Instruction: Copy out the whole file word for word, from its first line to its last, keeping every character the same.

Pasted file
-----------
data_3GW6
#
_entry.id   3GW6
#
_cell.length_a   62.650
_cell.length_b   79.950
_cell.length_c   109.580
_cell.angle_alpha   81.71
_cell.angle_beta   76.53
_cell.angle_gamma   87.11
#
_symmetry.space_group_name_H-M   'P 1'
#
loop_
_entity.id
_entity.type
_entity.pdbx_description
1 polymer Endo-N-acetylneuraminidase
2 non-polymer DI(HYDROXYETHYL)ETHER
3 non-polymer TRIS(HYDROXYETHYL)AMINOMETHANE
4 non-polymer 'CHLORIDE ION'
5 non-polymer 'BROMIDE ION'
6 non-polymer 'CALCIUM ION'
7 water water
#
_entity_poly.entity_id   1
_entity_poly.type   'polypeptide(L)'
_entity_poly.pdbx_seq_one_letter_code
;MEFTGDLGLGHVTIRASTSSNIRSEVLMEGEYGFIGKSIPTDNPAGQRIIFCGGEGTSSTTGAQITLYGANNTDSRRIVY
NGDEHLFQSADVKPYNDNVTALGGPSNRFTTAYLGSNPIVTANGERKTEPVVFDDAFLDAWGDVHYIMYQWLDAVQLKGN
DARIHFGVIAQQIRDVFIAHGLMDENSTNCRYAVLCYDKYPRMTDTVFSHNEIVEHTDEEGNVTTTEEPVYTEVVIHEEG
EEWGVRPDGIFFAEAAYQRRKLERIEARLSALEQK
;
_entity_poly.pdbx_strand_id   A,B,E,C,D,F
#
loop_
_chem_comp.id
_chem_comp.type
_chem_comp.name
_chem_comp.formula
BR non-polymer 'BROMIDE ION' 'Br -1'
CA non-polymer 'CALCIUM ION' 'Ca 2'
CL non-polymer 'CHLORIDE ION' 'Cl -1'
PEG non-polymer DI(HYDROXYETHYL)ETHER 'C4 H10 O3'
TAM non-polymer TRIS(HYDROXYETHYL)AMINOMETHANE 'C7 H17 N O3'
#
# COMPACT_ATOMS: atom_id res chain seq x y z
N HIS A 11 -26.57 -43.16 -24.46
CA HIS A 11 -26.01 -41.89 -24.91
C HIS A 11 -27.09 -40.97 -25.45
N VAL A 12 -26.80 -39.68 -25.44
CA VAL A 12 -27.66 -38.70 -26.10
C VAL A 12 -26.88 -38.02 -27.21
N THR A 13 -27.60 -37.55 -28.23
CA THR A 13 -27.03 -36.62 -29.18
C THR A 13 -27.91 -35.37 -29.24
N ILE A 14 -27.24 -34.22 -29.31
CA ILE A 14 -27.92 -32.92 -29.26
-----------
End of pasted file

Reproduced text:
data_3GW6
#
_entry.id   3GW6
#
_cell.length_a   62.650
_cell.length_b   79.950
_cell.length_c   109.580
_cell.angle_alpha   81.71
_cell.angle_beta   76.53
_cell.angle_gamma   87.11
#
_symmetry.space_group_name_H-M   'P 1'
#
loop_
_entity.id
_entity.type
_entity.pdbx_description
1 polymer Endo-N-acetylneuraminidase
2 non-polymer DI(HYDROXYETHYL)ETHER
3 non-polymer TRIS(HYDROXYETHYL)AMINOMETHANE
4 non-polymer 'CHLORIDE ION'
5 non-polymer 'BROMIDE ION'
6 non-polymer 'CALCIUM ION'
7 water water
#
_entity_poly.entity_id   1
_entity_poly.type   'polypeptide(L)'
_entity_poly.pdbx_seq_one_letter_code
;MEFTGDLGLGHVTIRASTSSNIRSEVLMEGEYGFIGKSIPTDNPAGQRIIFCGGEGTSSTTGAQITLYGANNTDSRRIVY
NGDEHLFQSADVKPYNDNVTALGGPSNRFTTAYLGSNPIVTANGERKTEPVVFDDAFLDAWGDVHYIMYQWLDAVQLKGN
DARIHFGVIAQQIRDVFIAHGLMDENSTNCRYAVLCYDKYPRMTDTVFSHNEIVEHTDEEGNVTTTEEPVYTEVVIHEEG
EEWGVRPDGIFFAEAAYQRRKLERIEARLSALEQK
;
_entity_poly.pdbx_strand_id   A,B,E,C,D,F
#
loop_
_chem_comp.id
_chem_comp.type
_chem_comp.name
_chem_comp.formula
BR non-polymer 'BROMIDE ION' 'Br -1'
CA non-polymer 'CALCIUM ION' 'Ca 2'
CL non-polymer 'CHLORIDE ION' 'Cl -1'
PEG non-polymer DI(HYDROXYETHYL)ETHER 'C4 H10 O3'
TAM non-polymer TRIS(HYDROXYETHYL)AMINOMETHANE 'C7 H17 N O3'
#
# COMPACT_ATOMS: atom_id res chain seq x y z
N HIS A 11 -26.57 -43.16 -24.46
CA HIS A 11 -26.01 -41.89 -24.91
C HIS A 11 -27.09 -40.97 -25.45
N VAL A 12 -26.80 -39.68 -25.44
CA VAL A 12 -27.66 -38.70 -26.10
C VAL A 12 -26.88 -38.02 -27.21
N THR A 13 -27.60 -37.55 -28.23
CA THR A 13 -27.03 -36.62 -29.18
C THR A 13 -27.91 -35.37 -29.24
N ILE A 14 -27.24 -34.22 -29.31
CA ILE A 14 -27.92 -32.92 -29.26